Sodiumandcalciumcarbonates,andcrushedquartzwere used as starting materials. After melting the proper mixtures in a platinum crucible at 1300–1500 C for about 4 h, the melts were cast on massive metallic plates to give about 5 m thick specimens. The compositions of the glasses were close to the pseudo-binary join CaO Æ SiO2–Na2O Æ SiO2 in the interval (Na2O Æ 2CaO Æ 3SiO2(N1C2S3)–Na2O Æ CaO Æ

2SiO2(N1C1S2)) of solid solution formation. Table 1 shows typical compositions of the TGCs here investigated.

1722 T. Berthier et al. / Journal of Non-Crystalline Solids 354 (2008) 1721–1730

The degree of crystallinity and crystal sizes were measured by optical microscopy with a pattern analyzer. The crystal and glassy matrix compositions were estimated via energy dispersive spectroscopy (EDS) using Stereoscan 440 Link/Oxford. The excitation volume of the electron beam was about 2–3 lm in diameter. The parent glass and a fully crystallized glass were employed as standards. About six measurements were performed for both glassy and crystalline phases to evaluate the average values.

Spectra of the partly and fully crystallized glasses, shaped as parallel-sided polished plates, were recorded in the range of 200–10 nm to characterize their transmittance as a function of crystallinity. To estimate the param-

absorption and scattering, respectively, the transmittance

I/I0 was measured as a function of sample thickness, x. Fig. 1 shows a ln(I/I0) versus x plot approximated by a lin-

ear function Y = A Bx where A =l n(P1)a nd B = P2. The refractive indexes of the parent glasses and TGCs were measured with an Abbe refractometer using the

NaD line (k = 589 nm). The Abbe numbers (td) were calculated by the following equation where nd, nf, and nc are the refractive index at k = 589, 486, and 643 nm, respectively [20].

A Netzsch DSC 404 equipment was employed for the determination of the characteristic temperatures in the heating and cooling curves using bulk samples of about 20–30 mg.

The crystals grown in the present glasses are solid solu- tions (s/s) having the chemical formula Na4+2x-

At a temperature Tpm, well below the glass transition temperature, Tg, the solid solutions with 0 < x < 0.5 reveal a reversible polymorphic transition, which is accompanied by a clear thermal effect in the DSC curves (Fig. 2) also reported in Ref. [24]. The value of Tpm strongly decreases with decreasing sodium content (see Fig. 3) and thus can be employed to characterize the crystal composition, see Ref. [25].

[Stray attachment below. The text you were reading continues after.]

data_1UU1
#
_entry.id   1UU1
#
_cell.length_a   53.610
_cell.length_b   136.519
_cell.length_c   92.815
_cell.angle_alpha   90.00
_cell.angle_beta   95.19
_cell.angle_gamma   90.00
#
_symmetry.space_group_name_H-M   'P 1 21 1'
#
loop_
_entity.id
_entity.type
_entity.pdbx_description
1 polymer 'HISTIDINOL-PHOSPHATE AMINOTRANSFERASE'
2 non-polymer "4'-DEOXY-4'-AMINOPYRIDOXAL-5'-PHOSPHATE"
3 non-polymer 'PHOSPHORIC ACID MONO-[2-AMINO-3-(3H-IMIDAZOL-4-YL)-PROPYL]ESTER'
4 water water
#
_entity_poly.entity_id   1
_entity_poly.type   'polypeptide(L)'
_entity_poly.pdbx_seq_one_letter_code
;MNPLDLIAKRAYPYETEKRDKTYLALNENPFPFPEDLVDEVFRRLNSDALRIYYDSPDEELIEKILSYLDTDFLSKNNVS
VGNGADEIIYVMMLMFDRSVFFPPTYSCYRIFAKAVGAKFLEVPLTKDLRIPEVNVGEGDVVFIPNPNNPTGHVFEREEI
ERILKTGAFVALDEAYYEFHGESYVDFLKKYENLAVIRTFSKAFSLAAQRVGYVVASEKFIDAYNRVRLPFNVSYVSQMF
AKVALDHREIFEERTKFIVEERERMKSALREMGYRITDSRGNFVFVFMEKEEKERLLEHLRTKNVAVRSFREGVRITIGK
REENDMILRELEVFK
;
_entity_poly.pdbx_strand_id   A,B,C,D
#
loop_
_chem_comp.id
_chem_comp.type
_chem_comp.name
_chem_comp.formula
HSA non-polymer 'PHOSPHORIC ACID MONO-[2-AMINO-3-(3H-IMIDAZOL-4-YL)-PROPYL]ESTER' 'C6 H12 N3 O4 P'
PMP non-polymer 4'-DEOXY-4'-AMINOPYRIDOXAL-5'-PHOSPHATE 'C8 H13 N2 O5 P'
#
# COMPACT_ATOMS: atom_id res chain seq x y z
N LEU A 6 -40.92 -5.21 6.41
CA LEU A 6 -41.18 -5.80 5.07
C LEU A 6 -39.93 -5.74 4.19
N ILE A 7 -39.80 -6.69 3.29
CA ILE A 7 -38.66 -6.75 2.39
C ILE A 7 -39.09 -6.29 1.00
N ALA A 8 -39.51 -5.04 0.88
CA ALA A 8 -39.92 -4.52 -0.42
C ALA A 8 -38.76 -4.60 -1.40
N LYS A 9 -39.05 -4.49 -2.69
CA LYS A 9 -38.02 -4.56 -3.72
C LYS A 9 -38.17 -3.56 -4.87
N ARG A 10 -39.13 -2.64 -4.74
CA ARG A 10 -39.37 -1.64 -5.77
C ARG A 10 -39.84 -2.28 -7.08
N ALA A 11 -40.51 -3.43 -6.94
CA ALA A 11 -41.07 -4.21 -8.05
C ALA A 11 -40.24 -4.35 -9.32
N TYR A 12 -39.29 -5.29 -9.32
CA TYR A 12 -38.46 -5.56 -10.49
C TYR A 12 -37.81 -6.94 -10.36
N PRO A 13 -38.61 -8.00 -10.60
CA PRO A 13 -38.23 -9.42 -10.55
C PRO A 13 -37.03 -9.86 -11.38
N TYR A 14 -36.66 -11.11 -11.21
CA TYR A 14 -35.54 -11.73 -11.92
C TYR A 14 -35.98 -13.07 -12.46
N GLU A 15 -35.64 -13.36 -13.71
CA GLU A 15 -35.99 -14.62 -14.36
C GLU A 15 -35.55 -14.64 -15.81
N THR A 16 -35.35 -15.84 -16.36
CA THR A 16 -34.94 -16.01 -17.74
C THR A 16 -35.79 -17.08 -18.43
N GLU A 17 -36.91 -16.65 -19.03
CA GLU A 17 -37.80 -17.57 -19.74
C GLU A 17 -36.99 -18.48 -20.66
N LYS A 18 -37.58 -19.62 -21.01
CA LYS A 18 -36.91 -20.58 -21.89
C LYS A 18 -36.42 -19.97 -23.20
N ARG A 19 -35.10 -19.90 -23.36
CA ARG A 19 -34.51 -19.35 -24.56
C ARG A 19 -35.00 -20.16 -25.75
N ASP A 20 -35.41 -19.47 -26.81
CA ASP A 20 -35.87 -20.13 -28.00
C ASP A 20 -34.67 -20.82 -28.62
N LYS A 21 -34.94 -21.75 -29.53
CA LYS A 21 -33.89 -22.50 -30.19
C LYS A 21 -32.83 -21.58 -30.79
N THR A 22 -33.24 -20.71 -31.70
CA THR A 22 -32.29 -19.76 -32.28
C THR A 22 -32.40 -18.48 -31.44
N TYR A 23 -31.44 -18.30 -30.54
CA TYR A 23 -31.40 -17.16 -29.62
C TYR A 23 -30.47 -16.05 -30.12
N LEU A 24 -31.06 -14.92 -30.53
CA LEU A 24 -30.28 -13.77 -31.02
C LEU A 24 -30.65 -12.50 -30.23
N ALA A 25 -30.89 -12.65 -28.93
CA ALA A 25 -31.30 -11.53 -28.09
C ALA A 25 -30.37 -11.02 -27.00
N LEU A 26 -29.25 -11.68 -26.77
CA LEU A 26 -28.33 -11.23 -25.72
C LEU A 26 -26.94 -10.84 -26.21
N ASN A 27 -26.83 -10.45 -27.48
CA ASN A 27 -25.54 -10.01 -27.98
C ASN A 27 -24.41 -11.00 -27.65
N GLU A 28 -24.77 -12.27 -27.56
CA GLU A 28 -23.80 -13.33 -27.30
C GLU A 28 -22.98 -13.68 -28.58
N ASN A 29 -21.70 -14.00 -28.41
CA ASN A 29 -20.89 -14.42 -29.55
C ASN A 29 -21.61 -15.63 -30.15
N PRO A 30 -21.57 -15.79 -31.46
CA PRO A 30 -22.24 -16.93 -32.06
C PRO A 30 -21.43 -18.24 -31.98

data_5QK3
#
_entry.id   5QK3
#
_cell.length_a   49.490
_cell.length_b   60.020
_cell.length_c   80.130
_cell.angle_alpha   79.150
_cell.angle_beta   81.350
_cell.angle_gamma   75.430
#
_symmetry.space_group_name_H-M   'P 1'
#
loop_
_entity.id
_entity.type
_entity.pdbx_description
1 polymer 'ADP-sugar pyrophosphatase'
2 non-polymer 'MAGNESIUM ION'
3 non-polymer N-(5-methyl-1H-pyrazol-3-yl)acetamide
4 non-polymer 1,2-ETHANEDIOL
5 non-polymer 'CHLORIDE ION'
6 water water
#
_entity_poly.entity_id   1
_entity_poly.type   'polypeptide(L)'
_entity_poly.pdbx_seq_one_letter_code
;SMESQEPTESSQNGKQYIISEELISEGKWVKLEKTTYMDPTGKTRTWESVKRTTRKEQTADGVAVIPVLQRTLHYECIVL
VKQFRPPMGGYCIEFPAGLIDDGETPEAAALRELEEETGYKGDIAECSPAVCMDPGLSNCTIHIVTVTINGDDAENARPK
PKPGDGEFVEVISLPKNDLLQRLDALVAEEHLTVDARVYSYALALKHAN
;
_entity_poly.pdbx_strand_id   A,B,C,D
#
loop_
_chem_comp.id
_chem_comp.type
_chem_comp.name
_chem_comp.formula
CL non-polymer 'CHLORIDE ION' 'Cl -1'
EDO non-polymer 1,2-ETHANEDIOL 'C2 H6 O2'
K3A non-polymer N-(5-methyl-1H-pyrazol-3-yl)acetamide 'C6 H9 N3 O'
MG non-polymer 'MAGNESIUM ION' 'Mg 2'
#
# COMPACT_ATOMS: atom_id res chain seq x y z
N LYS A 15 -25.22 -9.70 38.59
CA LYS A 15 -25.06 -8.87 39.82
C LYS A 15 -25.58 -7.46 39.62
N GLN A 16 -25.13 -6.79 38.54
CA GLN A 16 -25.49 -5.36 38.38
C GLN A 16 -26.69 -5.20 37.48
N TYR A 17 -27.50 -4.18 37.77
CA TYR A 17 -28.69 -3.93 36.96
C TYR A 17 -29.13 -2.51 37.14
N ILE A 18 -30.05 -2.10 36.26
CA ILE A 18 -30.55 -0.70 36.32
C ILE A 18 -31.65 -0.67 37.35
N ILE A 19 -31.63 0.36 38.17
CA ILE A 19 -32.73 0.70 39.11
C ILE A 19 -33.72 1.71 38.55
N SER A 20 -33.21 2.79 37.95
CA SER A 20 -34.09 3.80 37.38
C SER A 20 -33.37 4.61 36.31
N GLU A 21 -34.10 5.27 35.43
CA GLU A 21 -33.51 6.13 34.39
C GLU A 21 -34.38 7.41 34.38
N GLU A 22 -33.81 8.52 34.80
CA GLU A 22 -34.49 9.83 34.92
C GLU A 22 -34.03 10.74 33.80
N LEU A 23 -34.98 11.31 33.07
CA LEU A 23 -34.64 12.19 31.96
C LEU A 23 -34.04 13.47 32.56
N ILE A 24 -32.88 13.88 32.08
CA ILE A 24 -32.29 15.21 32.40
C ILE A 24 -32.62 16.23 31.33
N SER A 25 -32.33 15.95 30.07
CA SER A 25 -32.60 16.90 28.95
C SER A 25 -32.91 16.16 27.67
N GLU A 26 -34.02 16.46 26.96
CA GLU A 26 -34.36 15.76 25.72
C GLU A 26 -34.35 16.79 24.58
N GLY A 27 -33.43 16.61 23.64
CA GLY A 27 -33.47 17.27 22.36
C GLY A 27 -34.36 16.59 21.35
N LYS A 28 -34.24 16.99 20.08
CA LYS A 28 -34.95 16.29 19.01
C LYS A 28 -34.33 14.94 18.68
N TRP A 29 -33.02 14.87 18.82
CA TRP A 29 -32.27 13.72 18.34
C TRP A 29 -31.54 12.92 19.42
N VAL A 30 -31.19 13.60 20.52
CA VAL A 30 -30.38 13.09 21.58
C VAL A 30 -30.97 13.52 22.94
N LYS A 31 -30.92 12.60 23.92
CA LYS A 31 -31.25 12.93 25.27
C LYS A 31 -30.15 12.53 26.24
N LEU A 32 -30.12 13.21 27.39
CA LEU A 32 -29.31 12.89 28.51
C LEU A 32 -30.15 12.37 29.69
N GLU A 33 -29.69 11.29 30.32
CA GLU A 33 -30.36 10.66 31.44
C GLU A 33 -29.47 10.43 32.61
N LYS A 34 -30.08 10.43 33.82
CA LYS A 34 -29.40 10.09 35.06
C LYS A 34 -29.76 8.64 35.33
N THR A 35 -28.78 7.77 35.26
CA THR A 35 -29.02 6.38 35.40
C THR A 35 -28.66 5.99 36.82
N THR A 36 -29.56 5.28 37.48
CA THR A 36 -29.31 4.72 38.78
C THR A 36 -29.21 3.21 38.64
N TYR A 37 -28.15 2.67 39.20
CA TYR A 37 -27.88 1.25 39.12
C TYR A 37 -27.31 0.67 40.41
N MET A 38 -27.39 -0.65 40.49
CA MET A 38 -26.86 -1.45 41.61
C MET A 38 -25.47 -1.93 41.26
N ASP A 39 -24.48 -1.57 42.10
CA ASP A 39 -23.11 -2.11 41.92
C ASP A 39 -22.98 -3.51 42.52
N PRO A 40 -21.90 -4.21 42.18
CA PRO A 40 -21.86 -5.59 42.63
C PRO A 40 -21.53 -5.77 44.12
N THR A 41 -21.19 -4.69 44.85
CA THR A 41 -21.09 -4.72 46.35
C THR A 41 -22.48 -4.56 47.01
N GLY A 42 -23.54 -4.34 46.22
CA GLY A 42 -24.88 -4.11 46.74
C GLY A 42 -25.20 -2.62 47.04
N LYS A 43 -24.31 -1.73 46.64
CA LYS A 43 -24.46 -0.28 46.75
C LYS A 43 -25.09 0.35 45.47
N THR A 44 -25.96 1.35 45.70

Depending on the parent glass composition, the crystals are approximately spheric or cubic shaped, such as those shown in Fig. 4. Crystals with mixed shapes were occasionally observed as has been already noted in Ref. [26]. Excess of SiO2 relative to the metasilicate composition favors spherical crystals, while a deficit in SiO2 favors the formation of cubic shaped crystals.

Fig. 5 shows the XRD patterns of almost fully crystallized samples TGC1 and TGC2 with crystals of cubic and spherical morphologies, respectively. Both morphologies refer to solid solutions based on the hexagonal structure

Table 1 Examples of some our TGC compositions in mol%

TGC SiO2 Na2O CaO a By analysis. b This TGC was doped with 0.2 and 0.5 wt% Er.

ln(I/I x, m

Fig. 1. ln(I/I0) versus x typical plot for TGC-0 with about 3% of crystallinity fitted by a linear function.

TLTcr-c Tcr-h

Tg Tpm exo

T,oC endo

Fig. 2. Typical DSC heating and cooling curves for glass TGC-0. The dotted and solid lines refer to heating and cooling with rates ±10 K/min, respectively. Arrows denote the characteristic temperatures: glass transi- tion, Tg, crystallization during heating, Tcr-h, and cooling, Tcr-c, liquidus,

TL, and the reversible phase transition, Tpm. The ‘pre-melting’ peak is likely caused by the peculiarities of the s/s melting between solidus and liquidus. It should be noted that this peak is typical for compositions that are shifted relative to stoichiometric composition N1C2S3. The inset shows DSC heating and cooling curves for a fully crystallized TGC-2.

T. Berthier et al. / Journal of Non-Crystalline Solids 354 (2008) 1721–1730 1723

Crystal morphology is one of the factors which affect the transparency of crystallized glasses. Fig. 6 shows examples of a typical transmission spectrum and micrographs of some TGCs with spherical and cubic shaped crystals. The volume fraction crystallized is close to 1.0 in both cases. It is clear that the cubic form favors the transparency of our TGC.

(Parte 1 de 3)